A fast way to verify the truth of the AM-GM

inequality is to use the fact that the

logarithm function is

concave (e.g. note that

log''x = -1/x

^{2} < 0 for all

positive x). Now, if some x

_{i} is 0, then their

arithmetic mean is non-negative (recall that all x

_{i}'s must be non-negative or their

geometric mean won't be defined), and the inequality holds. Otherwise, take logarithms and apply the

Jensen inequality (to the convex function -log x).

This method also works for suitably weighted versions.
Elementary proofs also exist, but are somewhat longer.

Equality is attained *iff* all elements are equal. In other words, the maximal product of a set of elements with constant sum is attained when they are all equal. This sometimes lets us solve multivariate optimization problems without using calculus!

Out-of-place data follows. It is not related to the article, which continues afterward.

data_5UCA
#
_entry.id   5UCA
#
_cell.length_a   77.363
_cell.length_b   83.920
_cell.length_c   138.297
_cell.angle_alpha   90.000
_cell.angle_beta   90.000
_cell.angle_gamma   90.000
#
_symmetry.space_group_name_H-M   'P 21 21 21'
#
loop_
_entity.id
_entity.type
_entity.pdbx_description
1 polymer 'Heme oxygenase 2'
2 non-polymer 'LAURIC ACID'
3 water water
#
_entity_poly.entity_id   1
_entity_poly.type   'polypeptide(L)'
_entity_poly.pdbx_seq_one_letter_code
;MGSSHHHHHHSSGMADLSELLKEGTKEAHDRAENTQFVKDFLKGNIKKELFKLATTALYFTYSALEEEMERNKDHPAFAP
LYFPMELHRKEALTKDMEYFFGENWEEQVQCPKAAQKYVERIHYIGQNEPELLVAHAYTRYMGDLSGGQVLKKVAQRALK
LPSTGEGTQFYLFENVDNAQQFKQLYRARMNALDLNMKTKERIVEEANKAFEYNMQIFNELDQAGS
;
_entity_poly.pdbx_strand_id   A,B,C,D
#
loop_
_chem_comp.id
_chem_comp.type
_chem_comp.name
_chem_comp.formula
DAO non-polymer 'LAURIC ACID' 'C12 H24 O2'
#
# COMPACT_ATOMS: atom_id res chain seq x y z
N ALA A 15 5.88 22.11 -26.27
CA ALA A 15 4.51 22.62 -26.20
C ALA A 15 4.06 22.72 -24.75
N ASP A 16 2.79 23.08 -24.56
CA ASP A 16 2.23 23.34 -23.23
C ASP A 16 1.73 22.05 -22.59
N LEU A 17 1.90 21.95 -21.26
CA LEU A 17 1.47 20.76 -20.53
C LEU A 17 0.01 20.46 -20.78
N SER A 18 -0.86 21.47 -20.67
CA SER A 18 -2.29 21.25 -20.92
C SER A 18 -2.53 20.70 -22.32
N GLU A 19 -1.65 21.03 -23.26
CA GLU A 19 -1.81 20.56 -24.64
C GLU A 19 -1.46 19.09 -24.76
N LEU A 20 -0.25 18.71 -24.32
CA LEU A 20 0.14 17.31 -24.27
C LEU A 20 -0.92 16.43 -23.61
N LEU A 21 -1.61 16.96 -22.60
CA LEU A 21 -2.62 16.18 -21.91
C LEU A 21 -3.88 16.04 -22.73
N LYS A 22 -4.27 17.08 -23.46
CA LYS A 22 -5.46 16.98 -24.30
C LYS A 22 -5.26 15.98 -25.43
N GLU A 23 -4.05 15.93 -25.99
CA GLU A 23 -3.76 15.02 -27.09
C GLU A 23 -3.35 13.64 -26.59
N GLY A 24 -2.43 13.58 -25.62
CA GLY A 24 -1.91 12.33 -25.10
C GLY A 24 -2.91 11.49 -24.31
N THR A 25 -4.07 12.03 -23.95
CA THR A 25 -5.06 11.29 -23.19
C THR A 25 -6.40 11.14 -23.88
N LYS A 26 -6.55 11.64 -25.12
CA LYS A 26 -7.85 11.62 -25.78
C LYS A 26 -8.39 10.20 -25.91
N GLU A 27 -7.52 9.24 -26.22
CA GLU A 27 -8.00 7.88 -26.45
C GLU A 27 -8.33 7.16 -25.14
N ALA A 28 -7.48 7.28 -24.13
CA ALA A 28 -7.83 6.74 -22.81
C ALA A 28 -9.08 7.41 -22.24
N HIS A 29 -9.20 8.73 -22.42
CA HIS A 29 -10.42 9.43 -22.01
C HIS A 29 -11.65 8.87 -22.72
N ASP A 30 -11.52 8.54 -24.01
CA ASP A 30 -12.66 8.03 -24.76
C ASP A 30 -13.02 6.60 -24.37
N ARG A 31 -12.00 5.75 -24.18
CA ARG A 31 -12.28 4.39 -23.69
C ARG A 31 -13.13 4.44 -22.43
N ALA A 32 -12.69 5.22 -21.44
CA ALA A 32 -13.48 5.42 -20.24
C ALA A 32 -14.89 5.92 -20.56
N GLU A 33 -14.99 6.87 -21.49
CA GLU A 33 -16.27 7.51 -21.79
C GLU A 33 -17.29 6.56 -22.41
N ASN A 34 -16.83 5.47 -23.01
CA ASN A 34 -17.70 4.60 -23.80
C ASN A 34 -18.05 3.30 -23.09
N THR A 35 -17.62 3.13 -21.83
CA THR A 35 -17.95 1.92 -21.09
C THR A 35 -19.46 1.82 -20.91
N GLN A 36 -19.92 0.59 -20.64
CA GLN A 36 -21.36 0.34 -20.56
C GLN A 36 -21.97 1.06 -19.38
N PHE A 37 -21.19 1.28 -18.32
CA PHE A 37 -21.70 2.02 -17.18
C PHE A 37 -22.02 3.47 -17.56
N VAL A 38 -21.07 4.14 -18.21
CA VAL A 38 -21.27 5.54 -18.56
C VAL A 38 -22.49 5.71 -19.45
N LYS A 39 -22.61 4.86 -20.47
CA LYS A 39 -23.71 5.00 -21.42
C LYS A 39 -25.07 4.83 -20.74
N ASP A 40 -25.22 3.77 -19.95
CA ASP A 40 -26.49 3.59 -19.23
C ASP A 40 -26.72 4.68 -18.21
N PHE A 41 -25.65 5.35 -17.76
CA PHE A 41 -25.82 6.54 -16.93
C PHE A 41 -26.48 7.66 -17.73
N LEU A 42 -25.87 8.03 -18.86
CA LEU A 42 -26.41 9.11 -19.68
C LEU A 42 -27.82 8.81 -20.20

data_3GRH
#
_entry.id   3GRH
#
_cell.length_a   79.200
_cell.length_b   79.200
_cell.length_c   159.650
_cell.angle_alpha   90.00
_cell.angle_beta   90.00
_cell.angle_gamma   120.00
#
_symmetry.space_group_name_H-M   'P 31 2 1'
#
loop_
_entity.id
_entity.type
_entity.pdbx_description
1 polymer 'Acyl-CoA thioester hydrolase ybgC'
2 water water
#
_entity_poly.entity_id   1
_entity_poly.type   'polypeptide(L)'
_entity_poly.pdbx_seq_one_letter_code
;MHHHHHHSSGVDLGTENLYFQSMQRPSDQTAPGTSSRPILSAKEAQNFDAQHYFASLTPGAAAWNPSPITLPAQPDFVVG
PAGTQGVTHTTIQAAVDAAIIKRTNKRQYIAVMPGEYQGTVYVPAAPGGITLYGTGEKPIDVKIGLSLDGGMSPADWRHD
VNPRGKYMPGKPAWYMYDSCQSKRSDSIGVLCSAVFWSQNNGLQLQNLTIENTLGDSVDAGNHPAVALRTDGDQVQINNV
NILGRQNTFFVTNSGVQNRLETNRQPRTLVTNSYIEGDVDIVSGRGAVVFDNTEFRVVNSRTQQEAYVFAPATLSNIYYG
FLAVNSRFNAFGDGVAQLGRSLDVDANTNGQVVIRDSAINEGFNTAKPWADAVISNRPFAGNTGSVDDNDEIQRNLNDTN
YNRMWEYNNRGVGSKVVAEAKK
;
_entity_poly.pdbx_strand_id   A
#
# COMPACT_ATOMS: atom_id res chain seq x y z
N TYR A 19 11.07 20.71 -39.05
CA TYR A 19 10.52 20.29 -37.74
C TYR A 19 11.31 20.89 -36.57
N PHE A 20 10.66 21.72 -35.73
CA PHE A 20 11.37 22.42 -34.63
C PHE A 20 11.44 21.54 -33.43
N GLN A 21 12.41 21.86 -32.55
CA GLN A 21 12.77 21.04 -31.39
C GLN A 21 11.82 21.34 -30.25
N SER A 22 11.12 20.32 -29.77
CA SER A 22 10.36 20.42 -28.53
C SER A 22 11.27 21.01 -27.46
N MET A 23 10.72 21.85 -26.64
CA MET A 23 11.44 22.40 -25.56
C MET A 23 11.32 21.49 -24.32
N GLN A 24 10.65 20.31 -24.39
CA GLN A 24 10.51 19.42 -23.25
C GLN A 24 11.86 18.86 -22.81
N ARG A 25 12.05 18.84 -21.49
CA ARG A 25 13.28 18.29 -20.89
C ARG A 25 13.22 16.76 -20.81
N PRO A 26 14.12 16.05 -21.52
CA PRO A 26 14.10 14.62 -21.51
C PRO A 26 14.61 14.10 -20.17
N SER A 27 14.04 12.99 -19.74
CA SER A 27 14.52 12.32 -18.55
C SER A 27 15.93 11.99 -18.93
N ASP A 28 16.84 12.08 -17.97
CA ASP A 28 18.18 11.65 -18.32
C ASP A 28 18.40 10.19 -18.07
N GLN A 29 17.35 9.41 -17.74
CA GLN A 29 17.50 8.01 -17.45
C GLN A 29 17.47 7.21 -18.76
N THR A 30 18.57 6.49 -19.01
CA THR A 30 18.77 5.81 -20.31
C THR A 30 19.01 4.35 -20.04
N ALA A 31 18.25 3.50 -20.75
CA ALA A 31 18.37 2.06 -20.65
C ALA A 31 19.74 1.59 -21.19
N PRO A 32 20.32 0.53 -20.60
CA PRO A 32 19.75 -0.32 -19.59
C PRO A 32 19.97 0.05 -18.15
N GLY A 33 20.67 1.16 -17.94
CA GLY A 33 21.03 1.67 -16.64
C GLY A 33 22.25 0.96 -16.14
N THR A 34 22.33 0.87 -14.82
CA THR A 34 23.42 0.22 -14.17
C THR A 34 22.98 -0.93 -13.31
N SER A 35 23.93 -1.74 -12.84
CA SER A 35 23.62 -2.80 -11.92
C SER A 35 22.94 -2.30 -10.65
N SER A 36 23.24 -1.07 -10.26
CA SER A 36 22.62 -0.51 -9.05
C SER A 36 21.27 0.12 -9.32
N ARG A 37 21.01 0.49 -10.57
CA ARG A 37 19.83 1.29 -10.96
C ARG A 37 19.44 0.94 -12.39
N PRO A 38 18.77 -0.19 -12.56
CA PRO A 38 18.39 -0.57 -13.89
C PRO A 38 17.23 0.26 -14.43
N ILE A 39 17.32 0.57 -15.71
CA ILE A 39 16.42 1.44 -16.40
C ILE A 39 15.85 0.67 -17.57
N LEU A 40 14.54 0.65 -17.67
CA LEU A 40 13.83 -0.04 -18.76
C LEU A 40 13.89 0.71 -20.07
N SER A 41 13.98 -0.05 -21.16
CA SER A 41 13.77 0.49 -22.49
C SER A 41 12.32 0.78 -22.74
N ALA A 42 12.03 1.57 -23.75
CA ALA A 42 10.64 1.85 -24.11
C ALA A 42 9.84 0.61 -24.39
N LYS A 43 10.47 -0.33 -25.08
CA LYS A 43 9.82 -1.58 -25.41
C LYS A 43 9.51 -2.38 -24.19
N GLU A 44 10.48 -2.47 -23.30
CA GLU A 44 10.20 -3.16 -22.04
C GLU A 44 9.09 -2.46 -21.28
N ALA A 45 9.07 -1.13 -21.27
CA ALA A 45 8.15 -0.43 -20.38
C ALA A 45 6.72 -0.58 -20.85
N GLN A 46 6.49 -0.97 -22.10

It is customary to extend the AM-GM inequality to state that the geometric mean is itself no smaller than the harmonic mean. In fact, GM >= HM follows from AM >= GM.
Take y_{i}=1/x_{i}. Then AM >= GM for the y's means that

(1/x_{1} + ... + 1/x_{n})/n >= 1/(x_{1}...x_{n})^{1/n}

Taking inverses, we see that indeed

n / (1/x_{1} + ... + 1/x_{n}) <= (x_{1}...x_{n})^{1/n}

It is always fun to try to find new proof techniques for old theorems. Here's a (rigourous!) physical proof that the arithmetic mean is at least as large as the harmonic mean.